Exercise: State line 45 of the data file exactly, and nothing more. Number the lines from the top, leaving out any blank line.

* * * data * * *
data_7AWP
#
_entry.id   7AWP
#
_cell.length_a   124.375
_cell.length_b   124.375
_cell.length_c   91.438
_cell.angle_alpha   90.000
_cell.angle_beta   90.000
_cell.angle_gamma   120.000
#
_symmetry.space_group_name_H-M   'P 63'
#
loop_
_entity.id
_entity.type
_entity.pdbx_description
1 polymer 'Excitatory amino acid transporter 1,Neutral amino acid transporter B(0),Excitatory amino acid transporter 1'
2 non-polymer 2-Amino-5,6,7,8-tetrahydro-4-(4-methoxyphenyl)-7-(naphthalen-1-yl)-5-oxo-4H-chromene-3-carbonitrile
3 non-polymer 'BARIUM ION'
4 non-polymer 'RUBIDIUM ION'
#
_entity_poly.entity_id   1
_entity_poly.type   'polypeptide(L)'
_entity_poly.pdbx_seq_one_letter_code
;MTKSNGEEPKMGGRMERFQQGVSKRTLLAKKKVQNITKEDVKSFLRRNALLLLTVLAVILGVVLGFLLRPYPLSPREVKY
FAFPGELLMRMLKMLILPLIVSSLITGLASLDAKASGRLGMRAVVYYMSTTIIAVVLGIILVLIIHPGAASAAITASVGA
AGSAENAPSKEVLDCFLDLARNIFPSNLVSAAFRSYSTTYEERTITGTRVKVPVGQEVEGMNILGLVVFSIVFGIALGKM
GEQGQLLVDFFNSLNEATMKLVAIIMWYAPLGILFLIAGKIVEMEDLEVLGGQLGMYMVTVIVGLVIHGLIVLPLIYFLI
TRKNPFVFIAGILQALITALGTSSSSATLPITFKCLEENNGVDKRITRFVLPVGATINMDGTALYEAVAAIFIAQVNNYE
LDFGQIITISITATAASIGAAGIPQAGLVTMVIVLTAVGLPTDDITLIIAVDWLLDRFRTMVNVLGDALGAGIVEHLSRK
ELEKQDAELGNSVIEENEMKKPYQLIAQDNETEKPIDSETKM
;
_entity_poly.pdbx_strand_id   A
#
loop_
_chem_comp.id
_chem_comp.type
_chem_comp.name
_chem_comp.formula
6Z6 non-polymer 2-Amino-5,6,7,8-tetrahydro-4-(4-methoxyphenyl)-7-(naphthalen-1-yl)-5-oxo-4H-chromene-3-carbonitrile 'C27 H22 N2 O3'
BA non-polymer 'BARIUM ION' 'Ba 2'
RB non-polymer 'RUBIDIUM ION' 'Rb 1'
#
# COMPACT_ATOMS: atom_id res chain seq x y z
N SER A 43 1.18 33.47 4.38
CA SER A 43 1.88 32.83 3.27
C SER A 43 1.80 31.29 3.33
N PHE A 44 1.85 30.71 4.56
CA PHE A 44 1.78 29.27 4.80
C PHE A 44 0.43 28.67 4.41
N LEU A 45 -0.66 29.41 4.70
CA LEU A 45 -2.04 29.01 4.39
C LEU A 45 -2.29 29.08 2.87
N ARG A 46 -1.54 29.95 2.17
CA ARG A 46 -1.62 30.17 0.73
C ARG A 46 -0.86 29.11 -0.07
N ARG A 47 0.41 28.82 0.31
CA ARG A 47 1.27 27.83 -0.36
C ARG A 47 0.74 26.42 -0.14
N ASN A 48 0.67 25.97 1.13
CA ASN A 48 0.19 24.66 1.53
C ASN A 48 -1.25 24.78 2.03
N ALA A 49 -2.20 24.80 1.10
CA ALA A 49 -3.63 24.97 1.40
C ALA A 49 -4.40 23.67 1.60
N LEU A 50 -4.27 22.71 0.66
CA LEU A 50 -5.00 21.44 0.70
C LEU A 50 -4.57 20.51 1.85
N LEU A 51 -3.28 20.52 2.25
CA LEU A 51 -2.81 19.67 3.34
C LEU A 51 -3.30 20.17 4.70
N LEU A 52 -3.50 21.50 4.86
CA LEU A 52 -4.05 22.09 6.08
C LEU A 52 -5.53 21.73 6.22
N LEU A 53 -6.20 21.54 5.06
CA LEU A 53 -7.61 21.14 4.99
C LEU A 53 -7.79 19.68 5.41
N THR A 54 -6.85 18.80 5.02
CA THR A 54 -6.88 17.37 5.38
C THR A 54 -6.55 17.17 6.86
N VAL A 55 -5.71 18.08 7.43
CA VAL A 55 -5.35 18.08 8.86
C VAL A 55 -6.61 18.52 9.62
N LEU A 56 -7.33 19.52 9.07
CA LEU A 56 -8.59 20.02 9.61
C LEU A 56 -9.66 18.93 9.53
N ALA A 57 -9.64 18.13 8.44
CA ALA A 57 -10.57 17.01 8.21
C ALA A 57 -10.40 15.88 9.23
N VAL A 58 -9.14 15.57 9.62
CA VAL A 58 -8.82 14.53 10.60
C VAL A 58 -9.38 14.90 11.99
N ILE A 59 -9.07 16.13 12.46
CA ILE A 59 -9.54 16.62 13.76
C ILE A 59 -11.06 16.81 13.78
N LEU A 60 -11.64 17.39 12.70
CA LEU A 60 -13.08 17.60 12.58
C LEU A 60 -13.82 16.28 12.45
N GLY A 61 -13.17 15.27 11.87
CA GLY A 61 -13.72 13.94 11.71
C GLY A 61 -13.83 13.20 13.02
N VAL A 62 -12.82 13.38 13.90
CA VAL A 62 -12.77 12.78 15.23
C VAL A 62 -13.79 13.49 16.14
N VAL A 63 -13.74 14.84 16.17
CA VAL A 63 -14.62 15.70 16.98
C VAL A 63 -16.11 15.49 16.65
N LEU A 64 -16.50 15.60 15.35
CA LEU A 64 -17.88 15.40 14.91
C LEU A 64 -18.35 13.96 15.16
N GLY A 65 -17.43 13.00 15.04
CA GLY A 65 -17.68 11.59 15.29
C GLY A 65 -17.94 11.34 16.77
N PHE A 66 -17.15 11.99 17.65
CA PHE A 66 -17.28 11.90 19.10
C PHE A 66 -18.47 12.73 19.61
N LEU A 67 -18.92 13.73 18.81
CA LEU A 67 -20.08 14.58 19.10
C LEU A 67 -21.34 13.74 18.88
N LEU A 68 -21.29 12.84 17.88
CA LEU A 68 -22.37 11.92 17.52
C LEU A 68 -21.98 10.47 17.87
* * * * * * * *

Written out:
# COMPACT_ATOMS: atom_id res chain seq x y z